Japan auto parts: different OEMs, different results

by SR on August 17, 2012

Japan auto parts results, percent of full-year sales and OP guidance achieved in Q1

Note: This is one of those unavoidably crowded charts that really does look better when it’s bigger. Click on the graphic and a larger image will be displayed.

The difference is clear: Toyota parts good, Honda bad

With Q1 (April-June 2012) results season winding down, I took Q1 results for 40 of Japan’s auto parts stocks and ranked them according to how the percentage of full-year management guidance they achieved in Q1. I did this for sales and operating profit. The result is the chart at the top of the page. The further up the left (y) axis, the higher the percentage of full-year profit guidance generated in Q1. The further to the right the point is, the higher the percentage of full-year revenue guidance generated in Q1. So the higher up the better. We can draw the following conclusions.

  1. Toyota group is the place to be. As shown in the chart, the core Toyota group auto parts companies (marked in red) generally achieved higher percentages of full-year guidance in Q1 than suppliers affiliated with other auto groups or independent suppliers. Three out of the top five were Toyota group companies and of those five companies one is an independent that is there only because it put out very low initial guidance. This bears out our theory that Toyota parts suppliers are the place to be. Three of these have already revised guidance upward (shown by a triangle) and Toyota Boshoku will probably follow at some point.
  2. Avoid Honda suppliers. Honda suppliers have been hit hard by the chaos of the floods in Thailand in late 2011, disruption that continued into the early part of 2012. Just as they recovered from that, many are being hit by slowing demand for motorcycles (and thus parts) in economies such as Brazil and Indonesia, where the Japanese 2-wheeler OEMs dominate the market. As you can see, three Honda suppliers (the green points) have revised down already – shown by an inverted triangle in the chart above – and a fourth (FCC) looks a bit doubtful to me. This is not a hard and fast rule, as Showa did revise up, but it’s a harder and riskier decision than picking a company with primary exposure to Toyota.
  3. Independents require careful stock-picking. Because Toyota is so large relative to other OEMs, many independent suppliers will also be benefiting from the resurgence in production at the world’s largest auto manufacturer, but liquidity tends to be limited. Moreover, the exposure tends to be diluted. Say you are interested in independent supplier Teikoku Piston Ring (TPR). Only about 30% of this company’s revenues come from Toyota, compared to upwards of 60% at (say) Aisin Seiki. Moreover, Aisin Seiki trades about US$30 million per day, whereas TPR is lucky to get US$3 million a day. So you get half the exposure and one-tenth of the liquidity. Another example: your eye may be caught by Nippon Seiki, which is one of the best performers on the y-axis, achieving 43% of its full-year OP guidance in Q1. There are two problem with this stock. First, the company’s original guidance was easy to beat, since management is forecasting that operating profit will decline 40.8% year-on-year in FY3/13. Second, Nippon Seiki trades less than US$200,000 a day. You may get in, but you’ll never get out.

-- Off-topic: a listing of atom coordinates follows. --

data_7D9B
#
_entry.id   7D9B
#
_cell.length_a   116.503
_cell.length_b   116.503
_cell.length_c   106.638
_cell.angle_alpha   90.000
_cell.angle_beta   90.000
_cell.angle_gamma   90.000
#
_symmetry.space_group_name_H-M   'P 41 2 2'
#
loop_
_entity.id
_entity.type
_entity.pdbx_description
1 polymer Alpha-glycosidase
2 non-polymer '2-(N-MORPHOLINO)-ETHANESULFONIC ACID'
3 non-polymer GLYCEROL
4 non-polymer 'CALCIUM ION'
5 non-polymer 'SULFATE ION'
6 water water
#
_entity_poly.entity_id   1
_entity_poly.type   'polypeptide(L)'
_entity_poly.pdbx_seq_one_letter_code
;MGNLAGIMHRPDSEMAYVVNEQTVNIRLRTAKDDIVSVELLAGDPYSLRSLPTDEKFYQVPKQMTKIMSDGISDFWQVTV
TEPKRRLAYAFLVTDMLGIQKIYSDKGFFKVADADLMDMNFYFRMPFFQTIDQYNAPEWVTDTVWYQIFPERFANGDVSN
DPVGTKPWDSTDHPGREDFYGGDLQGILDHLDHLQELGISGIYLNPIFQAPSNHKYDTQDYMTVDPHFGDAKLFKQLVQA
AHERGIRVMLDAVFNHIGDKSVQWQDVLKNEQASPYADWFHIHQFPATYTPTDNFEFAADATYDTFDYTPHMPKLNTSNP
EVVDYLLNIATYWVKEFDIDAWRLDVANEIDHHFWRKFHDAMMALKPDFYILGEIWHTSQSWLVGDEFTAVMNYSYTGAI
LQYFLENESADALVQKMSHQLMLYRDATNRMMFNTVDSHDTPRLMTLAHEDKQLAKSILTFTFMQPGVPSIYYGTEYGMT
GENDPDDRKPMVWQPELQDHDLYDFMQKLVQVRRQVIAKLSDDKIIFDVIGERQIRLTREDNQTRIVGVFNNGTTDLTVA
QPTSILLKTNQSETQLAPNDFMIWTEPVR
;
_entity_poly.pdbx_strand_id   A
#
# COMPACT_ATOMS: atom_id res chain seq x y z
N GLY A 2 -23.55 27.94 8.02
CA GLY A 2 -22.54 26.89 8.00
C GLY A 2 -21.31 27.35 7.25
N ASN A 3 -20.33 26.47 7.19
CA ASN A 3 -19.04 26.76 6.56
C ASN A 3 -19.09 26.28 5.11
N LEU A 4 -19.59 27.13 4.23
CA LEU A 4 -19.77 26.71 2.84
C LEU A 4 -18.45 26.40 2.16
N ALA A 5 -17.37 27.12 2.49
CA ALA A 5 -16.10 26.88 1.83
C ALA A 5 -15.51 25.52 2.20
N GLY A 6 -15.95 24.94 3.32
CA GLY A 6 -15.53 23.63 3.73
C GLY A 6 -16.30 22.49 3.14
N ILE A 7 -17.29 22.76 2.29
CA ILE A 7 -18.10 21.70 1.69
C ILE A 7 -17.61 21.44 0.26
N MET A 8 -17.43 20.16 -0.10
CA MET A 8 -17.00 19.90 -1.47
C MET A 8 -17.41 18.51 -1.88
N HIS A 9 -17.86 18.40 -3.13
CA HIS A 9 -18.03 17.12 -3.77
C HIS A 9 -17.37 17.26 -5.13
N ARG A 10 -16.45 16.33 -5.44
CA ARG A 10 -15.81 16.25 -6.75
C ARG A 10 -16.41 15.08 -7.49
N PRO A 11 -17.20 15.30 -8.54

4. Avoid the bottom-left quadrant. Seasonality is important in the auto industry so we should not assume that full-year results will be roughly equivalent to Q1 results multiplied by 4. Still, if you have achieved only 5%, 10% or even 20% of your operating profit in the first quarter of the year, you will struggle to hit full-year guidance. In the charts both above and below you can see a number of stocks that had a difficult three months. There may be a solid reason for this, but in general you shouldn’t be messing around in this corner of the market unless you have very high conviction in a very specific story. If you’ve struggled in Q1, it’s just more uphill struggle going forward.
  5. Too early for machinery, but waiting. In the point above we mention the importance of not choosing losers that had a weak first quarter. It’s no accident that a number of the stocks in that bottom-left quadrant have substantial non-auto operations. I have highlighted these in the chart. Sumitomo Electric is partly auto, partly technlogy in that it supplies a range of electronic parts and materials. What interests us is that it is the world’s second largest supplier of wire harnesses for automotive use and in Q1 profits from that segment made up 88% of total operating profit, so the automotive industry is the main profit driver. That company, JTEKT, NTN and Toyota Industries all performed significantly worse than “pure” auto parts plays in the Toyota group. Toyota Industries was not that bad in absolute terms, being right at the top edge of the “loser’s quadrant”. Note also the unfortunate Sanden Electric, just to the right of the quadrant, meaning that it did okay with sales but poorly on profits. Sanden is the world’s second largest supplier of compressors for automotive air conditioners but unfortunately its largest customers include the European OEMs Peugeot-Citroen, Volkswagen and Renault. Good luck with that.

Japan auto parts results, percent of full-year sales and OP guidance achieved in Q1

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